On to the BIOS. You should be able to set the BIOS much as I described below. However some manufacturers have added something called secure BIOS. It works exactly the same way as I described below. However, it will require you to assign a password to save changes to the BIOS. It can be anything just remember it. That’s it. I’m sorry I don’t have a screenshot of a secure BIOS screen. But it prompts you through and is pretty self-explanatory. I’ve only seen it once but you should be made aware of it.

Once you have made your choice of Linux flavor you may download a copy of the distribution as an .iso file, about 2 Gb in size, and burn it to DVD. If you download from LinuxMint choose your country from the list then a download mirror, USA and James Madison University for example. This insures the fastest download and the correct region. Or you may purchase a disk of Bodhi Linux or LinuxMint from [Closed. Go here for alternatives]. Most cost about five dollars. I highly recommend this option starting out because of the size of the download and some computers may not have the tools to burn the download operating system to disk. It’s the safest and easiest way to get a copy. It’s a high quality disk and the developers get about 30%. I’m recommending using a disk as opposed to a USB stick because many older computers can not boot from USB.

First boot up screen
#1. An example of the post screen which you see
for a second or two when the computer first starts.
When this screen is displayed you may depress the
key as indicated in red to enter BIOS setup.

Main bios screen
#2. An example of the BIOS set up screen which
will appear. Select the boot order menu. Use the
left/right arrows to go to “Select Menu” as
indicated in red. Select “Boot” as indicated at the
top. Then hit “Enter.”

Selecting CD/DVD
#3. An example of the boot order menu. Use the
up/down arrows to select the CD/DVD drive as
the boot device. Hit F10 to save and exit.

Once you have the disk in hand you will need to set up the computer to boot off of it. Some Windows machines may already set up to boot from a CD/DVD if a system disk is in the CD/DVD drive. Otherwise, there are a number of BIOS configurations out there so I can only give general instructions here. But what you want to do is select the CD/DVD as the first boot device. Usually holding down the F12 key during start gets you right to the boot order menu, but sometimes you have to hold down the F2 or DEL key during start to enter the BIOS (See #1 on the right). Then go to the boot order menu (See #2 and #3). I wish I could be more specific here. For more information you can go to the following link:

Change the Boot Order in BIOS

The process may be a little confusing at first so don’t be discouraged if you wind up booting windows instead of Linux. Try again.

Once you have set up the computer to boot from a CD/DVD drop the disk into the drive and restart the computer.

You may see a blinking cursor, some writing, and then the words “Loading operating system” or “Loading Linux operating system.” Then you may see white or gray box or a logo. Booting from a disk can take a few minutes. But soon you should see some activity on the screen, then the desktop. You are in “live” mode and you can look around a little. Remember the computer is working off a DVD so it’s going to be a little slow. But you will notice a full complement of software. You can browse the internet and even read and write to files on your hard drive. Now somewhere on the desktop you will see an icon marked “install,” usually the upper left corner. Click it to begin the install process. Or if you choose to not install just then go to shutdown or log out in the menu and hit “Enter” after the disk is ejected. Your computer will go back to the way it was before.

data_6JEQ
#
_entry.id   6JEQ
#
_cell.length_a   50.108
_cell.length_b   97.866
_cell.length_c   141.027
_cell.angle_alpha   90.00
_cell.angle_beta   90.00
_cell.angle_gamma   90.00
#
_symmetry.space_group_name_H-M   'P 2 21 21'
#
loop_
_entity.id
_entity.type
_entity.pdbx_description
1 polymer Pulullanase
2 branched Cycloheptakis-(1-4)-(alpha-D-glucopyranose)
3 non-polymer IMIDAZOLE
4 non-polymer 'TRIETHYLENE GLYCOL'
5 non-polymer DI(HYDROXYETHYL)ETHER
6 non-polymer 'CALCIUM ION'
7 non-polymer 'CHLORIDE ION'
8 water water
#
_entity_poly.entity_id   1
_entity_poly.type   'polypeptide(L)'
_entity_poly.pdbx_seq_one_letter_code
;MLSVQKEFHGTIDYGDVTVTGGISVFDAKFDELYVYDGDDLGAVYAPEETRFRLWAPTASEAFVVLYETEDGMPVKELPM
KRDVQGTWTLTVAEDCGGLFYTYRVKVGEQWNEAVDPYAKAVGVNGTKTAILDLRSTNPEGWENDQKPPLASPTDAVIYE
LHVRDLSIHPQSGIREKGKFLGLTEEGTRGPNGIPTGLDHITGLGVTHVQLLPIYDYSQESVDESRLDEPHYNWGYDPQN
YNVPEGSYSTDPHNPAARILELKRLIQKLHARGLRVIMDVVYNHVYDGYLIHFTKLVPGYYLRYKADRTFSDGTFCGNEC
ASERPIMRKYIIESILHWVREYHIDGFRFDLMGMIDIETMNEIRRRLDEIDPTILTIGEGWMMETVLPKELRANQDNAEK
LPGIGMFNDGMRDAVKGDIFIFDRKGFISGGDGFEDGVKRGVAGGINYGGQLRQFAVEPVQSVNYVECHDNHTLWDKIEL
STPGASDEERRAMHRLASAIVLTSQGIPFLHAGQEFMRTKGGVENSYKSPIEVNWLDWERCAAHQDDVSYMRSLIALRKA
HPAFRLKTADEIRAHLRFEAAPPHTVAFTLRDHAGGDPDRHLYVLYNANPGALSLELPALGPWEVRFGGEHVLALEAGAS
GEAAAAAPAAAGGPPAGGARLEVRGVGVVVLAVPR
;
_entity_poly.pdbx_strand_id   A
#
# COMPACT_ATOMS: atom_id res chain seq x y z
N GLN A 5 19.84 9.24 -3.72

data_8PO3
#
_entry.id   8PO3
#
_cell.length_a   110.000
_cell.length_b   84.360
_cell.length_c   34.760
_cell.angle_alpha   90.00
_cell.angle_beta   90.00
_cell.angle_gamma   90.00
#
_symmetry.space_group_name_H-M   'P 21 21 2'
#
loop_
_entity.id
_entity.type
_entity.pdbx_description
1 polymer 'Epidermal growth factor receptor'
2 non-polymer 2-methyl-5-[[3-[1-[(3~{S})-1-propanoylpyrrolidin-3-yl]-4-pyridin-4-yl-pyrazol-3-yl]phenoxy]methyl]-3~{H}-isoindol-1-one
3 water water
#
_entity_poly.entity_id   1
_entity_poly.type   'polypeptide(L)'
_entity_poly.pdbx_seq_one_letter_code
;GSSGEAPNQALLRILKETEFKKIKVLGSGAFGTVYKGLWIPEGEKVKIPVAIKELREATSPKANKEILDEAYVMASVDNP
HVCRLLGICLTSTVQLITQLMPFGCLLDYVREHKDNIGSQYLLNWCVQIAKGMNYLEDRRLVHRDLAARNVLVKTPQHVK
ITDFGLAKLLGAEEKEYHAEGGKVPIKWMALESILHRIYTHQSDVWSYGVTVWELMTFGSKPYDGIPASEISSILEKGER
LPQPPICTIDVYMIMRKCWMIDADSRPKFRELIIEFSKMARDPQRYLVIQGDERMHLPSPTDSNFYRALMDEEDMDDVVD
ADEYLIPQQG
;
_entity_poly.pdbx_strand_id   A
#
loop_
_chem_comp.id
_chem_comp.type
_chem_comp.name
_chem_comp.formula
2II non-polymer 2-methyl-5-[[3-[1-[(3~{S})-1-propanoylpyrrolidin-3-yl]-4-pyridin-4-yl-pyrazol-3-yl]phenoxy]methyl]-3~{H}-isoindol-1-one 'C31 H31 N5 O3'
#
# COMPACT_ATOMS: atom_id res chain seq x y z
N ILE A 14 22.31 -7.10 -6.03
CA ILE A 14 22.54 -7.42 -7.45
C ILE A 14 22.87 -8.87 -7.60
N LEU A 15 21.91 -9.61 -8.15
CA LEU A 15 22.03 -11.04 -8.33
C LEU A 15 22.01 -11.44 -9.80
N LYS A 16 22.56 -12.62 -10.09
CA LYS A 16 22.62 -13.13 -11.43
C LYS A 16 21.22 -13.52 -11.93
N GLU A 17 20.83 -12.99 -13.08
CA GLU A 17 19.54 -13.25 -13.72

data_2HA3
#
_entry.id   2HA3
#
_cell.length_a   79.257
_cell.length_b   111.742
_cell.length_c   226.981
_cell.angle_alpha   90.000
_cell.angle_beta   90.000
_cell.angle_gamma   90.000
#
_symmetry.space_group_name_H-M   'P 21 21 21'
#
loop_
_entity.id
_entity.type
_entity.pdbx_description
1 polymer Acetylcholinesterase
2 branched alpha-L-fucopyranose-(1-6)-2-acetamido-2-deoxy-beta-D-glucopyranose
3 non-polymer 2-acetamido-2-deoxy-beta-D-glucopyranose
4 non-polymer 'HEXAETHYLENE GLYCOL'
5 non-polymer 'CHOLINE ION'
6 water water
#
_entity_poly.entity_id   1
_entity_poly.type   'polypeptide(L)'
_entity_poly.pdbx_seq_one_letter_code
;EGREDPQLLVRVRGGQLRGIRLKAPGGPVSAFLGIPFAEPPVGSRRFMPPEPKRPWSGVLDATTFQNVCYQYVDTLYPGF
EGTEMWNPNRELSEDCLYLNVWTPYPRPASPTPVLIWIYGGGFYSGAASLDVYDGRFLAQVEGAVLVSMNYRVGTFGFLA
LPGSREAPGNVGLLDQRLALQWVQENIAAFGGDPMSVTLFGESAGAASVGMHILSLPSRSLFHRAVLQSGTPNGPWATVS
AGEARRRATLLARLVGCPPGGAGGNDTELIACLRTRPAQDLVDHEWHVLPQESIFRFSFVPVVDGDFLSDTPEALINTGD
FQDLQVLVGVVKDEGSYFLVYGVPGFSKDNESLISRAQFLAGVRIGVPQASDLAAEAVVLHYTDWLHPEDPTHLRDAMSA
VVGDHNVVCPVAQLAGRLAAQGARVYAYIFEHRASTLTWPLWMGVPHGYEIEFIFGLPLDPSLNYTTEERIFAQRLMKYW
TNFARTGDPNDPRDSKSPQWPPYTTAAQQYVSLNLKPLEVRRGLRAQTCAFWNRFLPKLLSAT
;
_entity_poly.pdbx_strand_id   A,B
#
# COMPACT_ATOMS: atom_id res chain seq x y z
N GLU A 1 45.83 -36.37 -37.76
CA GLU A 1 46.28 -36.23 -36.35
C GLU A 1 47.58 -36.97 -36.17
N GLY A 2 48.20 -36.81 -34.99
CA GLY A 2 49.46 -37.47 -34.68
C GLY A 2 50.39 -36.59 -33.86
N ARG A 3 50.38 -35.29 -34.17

Just repeat this process if you want to look at it again or install.

But before installing be sure you have backed up any files you want to save. The hard drive will be wiped clean during the install process.

Make sure the computer is connected to the internet. Then after the computer has booted into “live” mode just click the install icon. The rest is automatic. On install it will ask what language you want to use, if English just hit OK. Then, if the default keyboard layout is OK, again just hit OK. Then it will ask your time zone. At this point it will ask you if you want yo use the whole disk or a partition. I do not recommend manual partitions or dual boots for anyone other then an experienced user. So, select “Guided – Use entire disk” You will see a warning saying this will destroy all the data on the hard drive. Don’t panic, you’ve already made that decision, so click OK or “proceed.” The installation has begun. Then it will ask you for your name and a password and if you want to log in automatically. You can leave encryption and Logical Volume Management (LVM) unchecked if you want, and these features won’t be enabled. That’s it, sit back and enjoy the slide show. When it’s done it will ask if you want to continue testing or leave. Click Leave. It should eject the disk and shut down. Sometimes, depending on the hardware, the computer might not shutdown completely after installation. Just push and hold the power button on the computer to finish.